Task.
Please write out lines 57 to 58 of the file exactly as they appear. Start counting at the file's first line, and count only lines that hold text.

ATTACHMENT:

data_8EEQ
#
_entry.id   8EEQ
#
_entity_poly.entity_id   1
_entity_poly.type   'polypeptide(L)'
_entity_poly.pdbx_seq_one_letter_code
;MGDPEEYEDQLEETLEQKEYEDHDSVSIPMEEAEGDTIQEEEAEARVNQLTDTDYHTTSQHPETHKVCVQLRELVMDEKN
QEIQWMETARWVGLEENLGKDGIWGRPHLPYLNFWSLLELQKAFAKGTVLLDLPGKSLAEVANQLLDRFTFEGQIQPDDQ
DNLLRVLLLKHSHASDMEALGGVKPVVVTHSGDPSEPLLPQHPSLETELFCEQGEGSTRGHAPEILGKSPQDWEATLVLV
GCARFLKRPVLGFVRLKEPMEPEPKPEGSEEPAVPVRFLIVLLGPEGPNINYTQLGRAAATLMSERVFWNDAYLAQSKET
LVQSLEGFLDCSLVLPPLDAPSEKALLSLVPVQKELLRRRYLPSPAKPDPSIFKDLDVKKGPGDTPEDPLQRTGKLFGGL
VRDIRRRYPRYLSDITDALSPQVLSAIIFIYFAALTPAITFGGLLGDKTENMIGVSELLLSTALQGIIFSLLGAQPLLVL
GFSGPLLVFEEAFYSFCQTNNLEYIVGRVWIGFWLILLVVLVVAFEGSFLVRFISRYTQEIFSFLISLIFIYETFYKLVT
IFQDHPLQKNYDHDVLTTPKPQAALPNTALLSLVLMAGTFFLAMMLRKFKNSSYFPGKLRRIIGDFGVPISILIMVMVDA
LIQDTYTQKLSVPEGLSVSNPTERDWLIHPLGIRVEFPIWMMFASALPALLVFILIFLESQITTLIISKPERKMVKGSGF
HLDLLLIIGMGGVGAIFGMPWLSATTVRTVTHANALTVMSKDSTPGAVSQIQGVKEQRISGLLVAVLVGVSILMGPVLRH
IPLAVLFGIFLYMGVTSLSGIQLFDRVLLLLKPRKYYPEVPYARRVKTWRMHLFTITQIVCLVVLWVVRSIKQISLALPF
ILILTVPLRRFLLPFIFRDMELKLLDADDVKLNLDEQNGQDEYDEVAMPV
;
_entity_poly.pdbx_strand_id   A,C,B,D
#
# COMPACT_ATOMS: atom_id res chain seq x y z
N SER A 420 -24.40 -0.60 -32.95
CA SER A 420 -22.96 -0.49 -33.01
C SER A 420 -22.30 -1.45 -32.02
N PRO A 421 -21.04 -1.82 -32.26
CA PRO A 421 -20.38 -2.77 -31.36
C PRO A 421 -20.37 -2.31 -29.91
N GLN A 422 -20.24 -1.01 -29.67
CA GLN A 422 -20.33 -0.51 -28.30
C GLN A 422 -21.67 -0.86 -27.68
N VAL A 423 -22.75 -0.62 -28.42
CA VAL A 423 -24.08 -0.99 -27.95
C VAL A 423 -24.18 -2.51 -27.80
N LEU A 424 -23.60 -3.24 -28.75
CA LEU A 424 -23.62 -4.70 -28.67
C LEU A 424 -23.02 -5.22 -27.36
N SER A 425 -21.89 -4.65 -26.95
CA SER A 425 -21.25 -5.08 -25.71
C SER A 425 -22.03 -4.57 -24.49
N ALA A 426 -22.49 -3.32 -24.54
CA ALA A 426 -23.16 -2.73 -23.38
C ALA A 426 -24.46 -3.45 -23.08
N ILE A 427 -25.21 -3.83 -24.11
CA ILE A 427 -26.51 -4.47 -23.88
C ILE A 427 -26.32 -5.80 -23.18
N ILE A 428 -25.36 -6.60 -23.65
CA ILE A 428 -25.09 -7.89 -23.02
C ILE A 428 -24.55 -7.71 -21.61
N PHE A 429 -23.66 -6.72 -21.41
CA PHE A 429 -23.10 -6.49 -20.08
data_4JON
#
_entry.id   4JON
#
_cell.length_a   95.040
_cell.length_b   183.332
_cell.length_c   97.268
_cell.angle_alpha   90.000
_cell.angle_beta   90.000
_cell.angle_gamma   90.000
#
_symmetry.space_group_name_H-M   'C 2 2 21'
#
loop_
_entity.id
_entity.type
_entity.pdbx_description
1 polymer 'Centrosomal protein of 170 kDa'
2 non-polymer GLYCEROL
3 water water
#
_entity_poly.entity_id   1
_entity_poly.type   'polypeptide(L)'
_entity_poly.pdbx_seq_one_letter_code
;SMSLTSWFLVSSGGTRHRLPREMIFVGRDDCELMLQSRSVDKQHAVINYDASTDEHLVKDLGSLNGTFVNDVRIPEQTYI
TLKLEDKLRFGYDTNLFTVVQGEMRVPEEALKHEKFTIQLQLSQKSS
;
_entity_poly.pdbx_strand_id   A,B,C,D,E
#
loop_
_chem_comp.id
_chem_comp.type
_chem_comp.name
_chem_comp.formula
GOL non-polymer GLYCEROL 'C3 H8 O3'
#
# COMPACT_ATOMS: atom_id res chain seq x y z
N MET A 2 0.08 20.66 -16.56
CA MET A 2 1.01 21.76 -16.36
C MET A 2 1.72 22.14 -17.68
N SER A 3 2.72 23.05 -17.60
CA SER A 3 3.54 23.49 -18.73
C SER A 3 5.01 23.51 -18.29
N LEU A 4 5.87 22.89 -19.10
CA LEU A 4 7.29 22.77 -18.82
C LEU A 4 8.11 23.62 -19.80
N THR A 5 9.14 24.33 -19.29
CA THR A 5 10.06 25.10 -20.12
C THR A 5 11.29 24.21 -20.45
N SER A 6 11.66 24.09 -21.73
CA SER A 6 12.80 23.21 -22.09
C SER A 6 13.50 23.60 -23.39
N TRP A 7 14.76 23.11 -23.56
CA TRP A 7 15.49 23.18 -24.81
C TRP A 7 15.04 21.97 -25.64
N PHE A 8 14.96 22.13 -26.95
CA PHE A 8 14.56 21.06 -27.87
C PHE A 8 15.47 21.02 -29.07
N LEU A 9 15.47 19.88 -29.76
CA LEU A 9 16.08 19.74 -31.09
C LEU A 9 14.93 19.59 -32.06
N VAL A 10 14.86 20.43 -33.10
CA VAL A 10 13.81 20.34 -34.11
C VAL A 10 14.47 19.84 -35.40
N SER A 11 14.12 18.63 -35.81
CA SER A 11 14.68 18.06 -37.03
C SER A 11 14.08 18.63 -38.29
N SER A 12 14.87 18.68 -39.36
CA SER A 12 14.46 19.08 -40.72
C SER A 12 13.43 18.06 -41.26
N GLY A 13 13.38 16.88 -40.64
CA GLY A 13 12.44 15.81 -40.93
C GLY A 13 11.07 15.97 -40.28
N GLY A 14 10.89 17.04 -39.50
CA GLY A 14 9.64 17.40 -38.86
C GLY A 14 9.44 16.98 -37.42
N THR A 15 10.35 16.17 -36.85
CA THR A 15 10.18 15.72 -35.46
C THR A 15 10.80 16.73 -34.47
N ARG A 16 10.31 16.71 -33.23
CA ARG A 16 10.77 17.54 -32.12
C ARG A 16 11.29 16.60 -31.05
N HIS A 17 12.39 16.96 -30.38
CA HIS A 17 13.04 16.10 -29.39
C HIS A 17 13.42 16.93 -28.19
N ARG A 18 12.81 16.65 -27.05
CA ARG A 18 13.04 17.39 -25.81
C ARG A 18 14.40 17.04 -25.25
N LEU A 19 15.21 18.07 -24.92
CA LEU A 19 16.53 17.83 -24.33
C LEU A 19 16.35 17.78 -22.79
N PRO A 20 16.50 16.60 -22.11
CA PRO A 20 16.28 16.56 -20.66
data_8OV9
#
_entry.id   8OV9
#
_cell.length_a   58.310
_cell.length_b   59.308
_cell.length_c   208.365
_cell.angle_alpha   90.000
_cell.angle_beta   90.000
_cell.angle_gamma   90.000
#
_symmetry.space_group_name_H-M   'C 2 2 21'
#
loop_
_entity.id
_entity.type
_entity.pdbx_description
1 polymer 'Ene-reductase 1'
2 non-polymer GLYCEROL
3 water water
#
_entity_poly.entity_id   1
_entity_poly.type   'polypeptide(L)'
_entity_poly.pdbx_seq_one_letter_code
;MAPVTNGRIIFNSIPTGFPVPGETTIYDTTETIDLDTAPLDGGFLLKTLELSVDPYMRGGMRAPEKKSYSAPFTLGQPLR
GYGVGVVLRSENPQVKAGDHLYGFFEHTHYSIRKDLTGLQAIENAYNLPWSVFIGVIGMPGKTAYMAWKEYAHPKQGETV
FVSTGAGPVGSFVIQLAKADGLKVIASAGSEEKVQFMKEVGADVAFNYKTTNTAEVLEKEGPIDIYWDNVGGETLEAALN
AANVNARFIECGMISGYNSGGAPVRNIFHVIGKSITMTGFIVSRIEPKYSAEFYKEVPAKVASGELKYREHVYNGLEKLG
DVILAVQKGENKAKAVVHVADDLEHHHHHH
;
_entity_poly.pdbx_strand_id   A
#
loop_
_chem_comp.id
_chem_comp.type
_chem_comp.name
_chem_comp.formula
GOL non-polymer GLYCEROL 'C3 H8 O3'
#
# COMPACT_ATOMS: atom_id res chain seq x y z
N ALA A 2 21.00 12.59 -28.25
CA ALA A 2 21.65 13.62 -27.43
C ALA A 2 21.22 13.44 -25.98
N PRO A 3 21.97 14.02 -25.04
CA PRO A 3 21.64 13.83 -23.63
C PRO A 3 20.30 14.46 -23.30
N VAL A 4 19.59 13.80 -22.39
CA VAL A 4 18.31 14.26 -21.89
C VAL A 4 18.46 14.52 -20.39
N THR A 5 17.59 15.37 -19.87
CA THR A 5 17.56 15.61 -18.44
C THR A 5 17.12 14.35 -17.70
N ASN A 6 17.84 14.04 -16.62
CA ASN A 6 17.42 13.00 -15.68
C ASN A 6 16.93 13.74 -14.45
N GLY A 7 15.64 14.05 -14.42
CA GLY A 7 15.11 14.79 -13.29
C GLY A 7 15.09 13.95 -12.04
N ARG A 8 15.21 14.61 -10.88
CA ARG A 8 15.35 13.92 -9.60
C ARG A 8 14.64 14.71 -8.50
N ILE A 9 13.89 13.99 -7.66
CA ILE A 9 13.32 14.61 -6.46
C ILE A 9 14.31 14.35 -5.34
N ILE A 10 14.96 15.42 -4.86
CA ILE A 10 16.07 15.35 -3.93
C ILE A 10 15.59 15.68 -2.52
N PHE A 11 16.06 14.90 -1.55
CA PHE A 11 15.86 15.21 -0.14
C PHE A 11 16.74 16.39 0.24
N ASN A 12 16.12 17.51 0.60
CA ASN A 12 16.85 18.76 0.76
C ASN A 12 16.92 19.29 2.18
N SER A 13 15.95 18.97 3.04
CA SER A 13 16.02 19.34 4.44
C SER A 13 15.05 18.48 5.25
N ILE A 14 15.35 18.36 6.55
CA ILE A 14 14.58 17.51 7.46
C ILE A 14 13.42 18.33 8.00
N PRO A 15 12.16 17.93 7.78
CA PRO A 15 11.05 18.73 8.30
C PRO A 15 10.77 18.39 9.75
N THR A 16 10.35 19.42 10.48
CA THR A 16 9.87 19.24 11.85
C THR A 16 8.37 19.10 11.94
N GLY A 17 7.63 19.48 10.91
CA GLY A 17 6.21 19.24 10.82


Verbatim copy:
_cell.length_a   95.040
_cell.length_b   183.332